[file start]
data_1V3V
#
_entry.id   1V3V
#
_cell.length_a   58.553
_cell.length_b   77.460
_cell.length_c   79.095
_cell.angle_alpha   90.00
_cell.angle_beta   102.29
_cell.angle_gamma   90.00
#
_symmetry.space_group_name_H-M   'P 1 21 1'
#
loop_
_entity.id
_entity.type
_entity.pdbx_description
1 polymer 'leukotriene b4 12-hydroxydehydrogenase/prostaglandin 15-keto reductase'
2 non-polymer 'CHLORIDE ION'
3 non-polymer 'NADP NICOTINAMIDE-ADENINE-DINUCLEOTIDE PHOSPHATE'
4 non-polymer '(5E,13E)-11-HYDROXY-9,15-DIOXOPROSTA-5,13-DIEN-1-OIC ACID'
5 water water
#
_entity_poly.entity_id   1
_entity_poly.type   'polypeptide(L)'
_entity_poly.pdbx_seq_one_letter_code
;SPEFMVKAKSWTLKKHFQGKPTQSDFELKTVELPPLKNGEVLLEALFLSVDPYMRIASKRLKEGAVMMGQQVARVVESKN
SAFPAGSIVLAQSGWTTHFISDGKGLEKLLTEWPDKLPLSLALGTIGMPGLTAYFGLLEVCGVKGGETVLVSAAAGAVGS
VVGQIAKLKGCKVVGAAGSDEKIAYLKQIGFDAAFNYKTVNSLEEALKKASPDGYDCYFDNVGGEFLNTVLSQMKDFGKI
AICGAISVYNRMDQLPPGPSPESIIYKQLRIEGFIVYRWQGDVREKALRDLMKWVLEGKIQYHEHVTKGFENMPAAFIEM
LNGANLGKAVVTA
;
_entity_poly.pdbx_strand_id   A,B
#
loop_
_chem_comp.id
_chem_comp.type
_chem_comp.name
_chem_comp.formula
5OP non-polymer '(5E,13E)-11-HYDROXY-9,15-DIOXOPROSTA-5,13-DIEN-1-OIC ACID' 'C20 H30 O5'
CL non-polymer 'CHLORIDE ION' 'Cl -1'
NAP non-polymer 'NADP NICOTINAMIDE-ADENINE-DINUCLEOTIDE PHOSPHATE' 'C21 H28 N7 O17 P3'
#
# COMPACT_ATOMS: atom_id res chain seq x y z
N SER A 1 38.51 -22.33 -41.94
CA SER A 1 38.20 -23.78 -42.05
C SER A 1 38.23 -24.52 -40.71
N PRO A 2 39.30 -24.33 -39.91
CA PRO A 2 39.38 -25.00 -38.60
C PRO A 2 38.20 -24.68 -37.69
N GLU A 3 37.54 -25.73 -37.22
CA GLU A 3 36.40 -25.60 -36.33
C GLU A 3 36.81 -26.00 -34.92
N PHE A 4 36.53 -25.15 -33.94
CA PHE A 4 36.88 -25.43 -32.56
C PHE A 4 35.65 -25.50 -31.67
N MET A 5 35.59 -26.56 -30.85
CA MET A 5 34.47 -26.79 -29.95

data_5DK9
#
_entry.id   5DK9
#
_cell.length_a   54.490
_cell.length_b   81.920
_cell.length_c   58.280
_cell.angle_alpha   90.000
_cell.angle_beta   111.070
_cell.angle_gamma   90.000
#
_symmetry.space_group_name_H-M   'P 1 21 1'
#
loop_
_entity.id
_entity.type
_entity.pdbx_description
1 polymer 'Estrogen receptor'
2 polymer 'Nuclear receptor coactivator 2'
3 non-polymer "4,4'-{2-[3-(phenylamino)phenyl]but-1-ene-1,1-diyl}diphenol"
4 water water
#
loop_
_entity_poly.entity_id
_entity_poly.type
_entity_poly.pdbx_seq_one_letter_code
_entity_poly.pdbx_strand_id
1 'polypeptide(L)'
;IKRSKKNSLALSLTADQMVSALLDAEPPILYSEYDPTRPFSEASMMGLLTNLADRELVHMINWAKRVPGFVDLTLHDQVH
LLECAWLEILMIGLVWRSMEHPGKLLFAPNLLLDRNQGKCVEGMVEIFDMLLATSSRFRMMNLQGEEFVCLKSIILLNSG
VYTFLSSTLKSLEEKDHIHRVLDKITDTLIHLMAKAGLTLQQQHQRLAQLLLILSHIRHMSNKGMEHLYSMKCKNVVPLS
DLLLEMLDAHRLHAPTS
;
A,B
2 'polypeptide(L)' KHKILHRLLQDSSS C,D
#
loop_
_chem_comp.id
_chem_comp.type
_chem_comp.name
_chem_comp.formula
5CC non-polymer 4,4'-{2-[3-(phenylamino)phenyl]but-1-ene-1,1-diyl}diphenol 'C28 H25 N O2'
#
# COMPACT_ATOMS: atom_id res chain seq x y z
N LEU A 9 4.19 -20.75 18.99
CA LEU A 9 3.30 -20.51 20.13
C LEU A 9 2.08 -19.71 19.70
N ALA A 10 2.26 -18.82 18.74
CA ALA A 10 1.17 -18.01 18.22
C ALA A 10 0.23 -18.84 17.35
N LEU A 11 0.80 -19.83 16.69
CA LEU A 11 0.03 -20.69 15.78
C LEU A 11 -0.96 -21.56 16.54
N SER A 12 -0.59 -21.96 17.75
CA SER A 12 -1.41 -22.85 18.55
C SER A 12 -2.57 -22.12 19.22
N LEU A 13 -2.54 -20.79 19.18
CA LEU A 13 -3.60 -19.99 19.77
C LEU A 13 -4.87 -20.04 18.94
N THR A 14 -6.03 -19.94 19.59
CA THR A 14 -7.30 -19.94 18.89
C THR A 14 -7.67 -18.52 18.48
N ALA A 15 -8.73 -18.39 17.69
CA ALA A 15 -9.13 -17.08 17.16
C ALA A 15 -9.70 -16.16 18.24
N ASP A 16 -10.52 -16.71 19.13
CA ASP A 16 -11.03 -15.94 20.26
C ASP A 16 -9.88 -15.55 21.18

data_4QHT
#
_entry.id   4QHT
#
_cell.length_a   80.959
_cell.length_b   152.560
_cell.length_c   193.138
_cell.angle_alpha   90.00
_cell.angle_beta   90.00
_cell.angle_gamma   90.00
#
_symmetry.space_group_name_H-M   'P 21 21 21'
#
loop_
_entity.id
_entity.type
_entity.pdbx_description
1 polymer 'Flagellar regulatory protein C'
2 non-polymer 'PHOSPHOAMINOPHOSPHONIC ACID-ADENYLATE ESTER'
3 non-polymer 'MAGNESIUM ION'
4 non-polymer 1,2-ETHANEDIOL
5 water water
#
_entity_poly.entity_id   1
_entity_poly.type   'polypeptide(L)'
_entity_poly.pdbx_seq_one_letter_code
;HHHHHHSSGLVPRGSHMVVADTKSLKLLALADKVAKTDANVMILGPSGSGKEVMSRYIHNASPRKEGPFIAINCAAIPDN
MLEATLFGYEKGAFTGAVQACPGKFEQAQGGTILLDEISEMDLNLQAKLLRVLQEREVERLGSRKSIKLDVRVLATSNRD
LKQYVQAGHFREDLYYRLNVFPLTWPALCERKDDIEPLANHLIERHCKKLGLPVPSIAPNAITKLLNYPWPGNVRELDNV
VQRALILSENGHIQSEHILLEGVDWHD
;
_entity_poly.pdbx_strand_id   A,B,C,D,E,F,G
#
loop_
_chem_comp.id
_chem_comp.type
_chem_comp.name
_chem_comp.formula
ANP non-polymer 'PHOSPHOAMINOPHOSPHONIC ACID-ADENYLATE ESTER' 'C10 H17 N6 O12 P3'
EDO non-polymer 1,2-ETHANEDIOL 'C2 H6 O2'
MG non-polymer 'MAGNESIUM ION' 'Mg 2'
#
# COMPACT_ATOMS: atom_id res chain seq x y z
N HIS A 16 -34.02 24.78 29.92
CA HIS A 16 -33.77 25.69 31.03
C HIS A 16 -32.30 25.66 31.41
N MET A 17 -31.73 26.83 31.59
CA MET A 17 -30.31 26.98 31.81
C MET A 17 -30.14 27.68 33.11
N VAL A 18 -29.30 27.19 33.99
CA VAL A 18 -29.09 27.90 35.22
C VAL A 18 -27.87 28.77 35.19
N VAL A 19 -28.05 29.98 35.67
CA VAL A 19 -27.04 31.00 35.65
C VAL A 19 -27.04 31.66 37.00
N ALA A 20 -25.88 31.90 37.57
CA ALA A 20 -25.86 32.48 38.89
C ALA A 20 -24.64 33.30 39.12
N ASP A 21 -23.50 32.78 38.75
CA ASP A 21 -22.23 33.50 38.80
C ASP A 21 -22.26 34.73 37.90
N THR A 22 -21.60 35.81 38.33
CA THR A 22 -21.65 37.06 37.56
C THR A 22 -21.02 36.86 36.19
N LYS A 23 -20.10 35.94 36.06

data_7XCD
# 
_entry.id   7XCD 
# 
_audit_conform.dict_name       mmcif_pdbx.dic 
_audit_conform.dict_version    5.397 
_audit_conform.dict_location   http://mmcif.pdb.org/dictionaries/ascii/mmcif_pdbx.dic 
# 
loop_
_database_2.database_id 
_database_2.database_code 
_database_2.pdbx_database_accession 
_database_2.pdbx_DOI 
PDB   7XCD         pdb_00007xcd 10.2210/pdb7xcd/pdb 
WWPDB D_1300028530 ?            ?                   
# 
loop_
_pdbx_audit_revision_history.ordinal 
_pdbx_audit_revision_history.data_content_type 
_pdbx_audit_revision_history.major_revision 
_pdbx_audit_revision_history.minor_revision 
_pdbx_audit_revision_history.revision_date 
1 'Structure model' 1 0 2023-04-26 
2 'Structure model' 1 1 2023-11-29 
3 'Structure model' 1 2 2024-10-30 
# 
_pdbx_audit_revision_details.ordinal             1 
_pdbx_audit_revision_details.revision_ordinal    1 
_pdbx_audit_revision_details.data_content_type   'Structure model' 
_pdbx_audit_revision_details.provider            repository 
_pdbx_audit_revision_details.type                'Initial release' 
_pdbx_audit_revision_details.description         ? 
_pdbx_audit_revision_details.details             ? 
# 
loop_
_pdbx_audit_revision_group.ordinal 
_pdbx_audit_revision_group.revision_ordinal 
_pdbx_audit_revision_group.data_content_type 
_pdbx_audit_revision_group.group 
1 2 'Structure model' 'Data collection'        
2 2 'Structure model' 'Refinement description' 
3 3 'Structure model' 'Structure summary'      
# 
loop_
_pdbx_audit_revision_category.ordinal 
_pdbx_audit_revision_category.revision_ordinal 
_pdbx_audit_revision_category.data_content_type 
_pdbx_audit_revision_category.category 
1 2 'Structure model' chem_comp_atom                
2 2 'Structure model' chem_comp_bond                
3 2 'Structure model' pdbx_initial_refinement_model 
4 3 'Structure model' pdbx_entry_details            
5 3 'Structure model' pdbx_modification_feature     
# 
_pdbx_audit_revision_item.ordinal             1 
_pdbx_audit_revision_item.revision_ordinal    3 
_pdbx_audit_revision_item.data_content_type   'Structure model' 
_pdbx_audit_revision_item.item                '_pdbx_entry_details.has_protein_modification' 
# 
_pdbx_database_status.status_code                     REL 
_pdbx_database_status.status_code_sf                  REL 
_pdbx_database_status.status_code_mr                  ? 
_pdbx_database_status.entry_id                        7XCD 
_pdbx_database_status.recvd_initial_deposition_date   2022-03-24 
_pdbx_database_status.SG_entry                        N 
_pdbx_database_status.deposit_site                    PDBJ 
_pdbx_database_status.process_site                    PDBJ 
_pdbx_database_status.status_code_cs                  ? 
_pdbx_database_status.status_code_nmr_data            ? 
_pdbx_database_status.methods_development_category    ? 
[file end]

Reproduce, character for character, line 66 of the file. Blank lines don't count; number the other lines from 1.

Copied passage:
_cell.angle_alpha   90.000